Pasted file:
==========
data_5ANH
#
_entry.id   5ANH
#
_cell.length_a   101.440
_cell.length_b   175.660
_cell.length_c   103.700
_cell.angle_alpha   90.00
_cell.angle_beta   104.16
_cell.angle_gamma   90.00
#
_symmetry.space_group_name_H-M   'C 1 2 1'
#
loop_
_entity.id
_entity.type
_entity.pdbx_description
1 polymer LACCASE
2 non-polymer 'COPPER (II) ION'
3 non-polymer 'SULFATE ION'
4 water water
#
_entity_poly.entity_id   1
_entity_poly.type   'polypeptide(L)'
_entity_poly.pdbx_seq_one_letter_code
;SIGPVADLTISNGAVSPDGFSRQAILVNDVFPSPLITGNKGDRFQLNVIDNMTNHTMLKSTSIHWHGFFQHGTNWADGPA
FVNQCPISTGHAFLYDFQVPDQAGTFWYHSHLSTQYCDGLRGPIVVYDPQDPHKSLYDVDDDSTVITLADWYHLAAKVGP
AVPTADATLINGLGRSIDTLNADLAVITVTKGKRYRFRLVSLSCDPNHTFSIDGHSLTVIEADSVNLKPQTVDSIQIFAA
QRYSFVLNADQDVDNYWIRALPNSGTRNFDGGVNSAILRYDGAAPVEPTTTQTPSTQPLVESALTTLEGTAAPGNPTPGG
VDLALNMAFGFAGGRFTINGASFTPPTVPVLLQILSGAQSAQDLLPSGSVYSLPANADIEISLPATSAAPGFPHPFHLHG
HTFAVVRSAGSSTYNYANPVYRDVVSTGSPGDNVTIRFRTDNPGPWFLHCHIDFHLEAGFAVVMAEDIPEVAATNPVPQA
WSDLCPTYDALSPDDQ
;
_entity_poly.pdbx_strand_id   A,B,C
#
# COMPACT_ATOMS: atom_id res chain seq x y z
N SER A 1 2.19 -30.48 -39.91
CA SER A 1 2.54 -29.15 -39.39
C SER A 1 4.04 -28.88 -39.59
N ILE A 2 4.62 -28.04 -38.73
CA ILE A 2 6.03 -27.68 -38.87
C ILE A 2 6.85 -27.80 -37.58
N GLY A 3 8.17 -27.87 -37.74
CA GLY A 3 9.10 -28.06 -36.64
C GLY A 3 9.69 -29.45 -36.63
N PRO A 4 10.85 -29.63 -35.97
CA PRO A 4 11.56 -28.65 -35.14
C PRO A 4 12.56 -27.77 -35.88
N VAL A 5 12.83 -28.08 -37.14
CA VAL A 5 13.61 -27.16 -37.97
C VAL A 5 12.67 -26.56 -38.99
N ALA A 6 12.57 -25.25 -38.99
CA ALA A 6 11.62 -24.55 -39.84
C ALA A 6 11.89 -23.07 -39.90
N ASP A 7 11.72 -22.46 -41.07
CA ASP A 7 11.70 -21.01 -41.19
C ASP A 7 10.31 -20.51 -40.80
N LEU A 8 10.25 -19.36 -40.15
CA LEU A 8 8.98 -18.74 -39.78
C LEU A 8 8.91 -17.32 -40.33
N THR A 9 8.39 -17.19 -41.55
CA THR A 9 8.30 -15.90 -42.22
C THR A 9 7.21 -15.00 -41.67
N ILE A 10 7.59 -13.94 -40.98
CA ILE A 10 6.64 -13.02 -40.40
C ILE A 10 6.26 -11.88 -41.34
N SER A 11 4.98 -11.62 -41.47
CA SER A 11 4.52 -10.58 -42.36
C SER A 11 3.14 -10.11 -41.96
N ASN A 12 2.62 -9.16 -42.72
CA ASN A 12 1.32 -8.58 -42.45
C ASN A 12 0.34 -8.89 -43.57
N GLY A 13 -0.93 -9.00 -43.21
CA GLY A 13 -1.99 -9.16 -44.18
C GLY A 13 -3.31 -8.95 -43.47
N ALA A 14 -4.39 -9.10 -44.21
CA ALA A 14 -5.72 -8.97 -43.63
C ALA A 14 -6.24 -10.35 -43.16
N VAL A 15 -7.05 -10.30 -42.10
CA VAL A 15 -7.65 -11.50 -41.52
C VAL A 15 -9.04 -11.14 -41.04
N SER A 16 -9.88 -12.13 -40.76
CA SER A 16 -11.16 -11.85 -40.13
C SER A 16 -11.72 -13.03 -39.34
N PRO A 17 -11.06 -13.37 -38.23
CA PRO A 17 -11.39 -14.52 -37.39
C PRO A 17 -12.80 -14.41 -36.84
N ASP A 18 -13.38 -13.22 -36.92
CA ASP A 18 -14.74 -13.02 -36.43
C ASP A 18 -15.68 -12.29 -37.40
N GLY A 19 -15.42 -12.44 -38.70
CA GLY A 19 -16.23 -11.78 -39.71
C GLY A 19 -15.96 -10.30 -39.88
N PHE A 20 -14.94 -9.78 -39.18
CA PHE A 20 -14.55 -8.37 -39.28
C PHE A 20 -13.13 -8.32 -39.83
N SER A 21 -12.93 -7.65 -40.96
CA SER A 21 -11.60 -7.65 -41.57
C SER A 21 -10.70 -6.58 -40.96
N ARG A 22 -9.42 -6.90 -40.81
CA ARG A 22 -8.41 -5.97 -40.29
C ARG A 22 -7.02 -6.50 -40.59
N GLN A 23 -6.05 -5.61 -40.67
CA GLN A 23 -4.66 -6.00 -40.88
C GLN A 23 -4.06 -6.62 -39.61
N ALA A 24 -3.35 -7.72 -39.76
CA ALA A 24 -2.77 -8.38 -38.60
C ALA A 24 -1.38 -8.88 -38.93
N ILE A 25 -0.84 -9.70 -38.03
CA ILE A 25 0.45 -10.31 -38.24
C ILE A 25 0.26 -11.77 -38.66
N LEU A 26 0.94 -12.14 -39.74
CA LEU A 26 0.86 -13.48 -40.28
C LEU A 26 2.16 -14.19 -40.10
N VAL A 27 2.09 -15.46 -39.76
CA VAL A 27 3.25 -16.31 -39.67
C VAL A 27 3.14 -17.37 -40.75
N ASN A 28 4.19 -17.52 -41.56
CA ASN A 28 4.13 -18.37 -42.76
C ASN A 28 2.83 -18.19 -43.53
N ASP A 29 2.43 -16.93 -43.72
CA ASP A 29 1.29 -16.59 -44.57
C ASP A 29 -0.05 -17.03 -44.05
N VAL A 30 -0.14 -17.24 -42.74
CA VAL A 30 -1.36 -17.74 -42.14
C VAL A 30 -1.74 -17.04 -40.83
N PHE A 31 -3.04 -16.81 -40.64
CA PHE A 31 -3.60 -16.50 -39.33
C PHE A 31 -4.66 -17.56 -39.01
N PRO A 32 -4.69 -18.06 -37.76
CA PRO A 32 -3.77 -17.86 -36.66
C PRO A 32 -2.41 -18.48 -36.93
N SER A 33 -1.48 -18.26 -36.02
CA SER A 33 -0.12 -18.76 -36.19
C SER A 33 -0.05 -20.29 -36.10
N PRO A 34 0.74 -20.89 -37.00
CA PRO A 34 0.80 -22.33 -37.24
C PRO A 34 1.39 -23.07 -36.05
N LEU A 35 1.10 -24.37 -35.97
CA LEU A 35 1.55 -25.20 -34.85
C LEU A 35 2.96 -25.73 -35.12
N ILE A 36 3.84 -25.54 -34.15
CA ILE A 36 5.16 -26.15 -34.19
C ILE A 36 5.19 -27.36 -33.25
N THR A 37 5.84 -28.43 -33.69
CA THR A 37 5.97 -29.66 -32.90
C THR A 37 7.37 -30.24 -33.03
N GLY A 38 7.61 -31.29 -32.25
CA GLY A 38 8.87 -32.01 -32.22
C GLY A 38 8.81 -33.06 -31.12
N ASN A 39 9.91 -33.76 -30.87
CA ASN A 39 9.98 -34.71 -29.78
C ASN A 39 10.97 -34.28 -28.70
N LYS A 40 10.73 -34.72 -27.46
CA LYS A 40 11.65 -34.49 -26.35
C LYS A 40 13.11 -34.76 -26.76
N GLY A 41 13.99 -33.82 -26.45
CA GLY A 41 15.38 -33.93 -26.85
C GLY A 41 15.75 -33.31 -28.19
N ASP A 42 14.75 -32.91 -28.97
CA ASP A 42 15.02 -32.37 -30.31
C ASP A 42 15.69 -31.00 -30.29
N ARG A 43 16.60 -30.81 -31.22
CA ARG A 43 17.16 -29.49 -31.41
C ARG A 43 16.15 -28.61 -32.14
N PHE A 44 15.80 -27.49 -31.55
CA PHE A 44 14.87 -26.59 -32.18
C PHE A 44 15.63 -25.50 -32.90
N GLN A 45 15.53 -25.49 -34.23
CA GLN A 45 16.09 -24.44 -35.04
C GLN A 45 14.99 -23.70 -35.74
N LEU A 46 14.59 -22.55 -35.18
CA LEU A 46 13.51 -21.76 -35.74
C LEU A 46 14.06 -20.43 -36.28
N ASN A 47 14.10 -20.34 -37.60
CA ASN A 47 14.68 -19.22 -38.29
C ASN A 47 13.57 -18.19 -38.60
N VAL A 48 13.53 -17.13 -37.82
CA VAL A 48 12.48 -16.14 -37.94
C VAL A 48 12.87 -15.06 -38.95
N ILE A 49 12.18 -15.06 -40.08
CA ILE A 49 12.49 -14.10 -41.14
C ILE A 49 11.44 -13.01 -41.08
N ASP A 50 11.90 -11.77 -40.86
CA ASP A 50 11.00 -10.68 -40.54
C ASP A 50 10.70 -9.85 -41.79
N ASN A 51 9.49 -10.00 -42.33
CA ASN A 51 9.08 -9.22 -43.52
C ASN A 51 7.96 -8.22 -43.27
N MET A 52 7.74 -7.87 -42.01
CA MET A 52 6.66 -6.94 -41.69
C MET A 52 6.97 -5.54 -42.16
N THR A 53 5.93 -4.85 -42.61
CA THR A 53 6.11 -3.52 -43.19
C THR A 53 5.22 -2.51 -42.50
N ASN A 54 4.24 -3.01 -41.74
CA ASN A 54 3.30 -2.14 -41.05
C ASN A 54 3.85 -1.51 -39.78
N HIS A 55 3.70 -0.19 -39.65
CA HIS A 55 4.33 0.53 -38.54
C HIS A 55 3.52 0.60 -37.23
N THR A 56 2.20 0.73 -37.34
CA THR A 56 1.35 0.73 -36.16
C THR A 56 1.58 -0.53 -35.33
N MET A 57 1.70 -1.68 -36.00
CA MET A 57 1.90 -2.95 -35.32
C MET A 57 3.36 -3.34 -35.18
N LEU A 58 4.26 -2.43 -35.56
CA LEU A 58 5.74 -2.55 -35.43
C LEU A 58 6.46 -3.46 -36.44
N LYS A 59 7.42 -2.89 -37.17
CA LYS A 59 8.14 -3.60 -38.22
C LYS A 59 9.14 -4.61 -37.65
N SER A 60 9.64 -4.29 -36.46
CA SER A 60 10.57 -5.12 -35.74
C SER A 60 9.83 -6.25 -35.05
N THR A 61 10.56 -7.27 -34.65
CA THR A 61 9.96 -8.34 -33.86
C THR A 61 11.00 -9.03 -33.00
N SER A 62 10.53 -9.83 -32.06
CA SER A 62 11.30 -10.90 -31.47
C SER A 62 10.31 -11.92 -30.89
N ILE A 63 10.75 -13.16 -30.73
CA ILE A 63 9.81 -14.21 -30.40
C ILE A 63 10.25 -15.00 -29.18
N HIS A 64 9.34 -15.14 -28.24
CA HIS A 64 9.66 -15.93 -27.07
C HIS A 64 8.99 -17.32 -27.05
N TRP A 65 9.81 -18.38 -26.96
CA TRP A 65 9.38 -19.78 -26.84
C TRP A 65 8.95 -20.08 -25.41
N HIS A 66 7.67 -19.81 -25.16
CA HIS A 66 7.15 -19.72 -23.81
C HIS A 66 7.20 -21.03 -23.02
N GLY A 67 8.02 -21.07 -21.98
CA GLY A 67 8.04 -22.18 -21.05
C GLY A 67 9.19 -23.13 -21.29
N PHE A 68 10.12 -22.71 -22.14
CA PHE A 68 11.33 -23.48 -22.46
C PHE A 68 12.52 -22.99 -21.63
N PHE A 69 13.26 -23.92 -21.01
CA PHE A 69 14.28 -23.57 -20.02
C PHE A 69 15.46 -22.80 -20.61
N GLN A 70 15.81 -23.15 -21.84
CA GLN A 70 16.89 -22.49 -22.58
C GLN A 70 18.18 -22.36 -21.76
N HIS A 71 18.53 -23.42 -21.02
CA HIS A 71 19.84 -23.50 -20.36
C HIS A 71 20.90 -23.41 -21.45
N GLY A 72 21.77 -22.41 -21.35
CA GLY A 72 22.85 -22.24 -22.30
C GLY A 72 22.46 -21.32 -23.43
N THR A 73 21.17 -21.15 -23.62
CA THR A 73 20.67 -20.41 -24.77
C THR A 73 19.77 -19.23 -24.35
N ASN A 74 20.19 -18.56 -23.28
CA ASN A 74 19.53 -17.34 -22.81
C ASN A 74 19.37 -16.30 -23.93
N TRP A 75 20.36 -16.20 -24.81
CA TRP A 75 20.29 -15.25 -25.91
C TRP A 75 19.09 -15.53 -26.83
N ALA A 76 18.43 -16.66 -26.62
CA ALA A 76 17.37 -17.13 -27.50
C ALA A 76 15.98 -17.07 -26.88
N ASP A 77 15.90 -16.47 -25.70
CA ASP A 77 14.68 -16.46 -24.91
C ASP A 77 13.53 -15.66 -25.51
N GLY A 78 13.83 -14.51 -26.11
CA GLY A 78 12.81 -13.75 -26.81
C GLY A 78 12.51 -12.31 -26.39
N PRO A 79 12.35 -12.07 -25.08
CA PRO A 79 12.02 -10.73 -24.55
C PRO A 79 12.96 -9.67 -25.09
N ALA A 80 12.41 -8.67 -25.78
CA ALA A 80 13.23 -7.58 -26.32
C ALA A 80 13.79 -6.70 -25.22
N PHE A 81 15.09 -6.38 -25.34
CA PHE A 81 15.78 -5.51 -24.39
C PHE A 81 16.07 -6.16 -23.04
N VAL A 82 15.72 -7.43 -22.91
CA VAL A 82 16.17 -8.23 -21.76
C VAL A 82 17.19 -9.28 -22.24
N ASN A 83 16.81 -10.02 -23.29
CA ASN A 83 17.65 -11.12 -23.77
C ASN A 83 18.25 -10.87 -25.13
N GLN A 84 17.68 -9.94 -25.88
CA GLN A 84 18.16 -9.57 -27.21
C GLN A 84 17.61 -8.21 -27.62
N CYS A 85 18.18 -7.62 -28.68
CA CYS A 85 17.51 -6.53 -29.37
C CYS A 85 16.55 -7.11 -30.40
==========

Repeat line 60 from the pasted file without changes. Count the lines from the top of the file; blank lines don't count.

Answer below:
C LEU A 8 8.91 -17.32 -40.33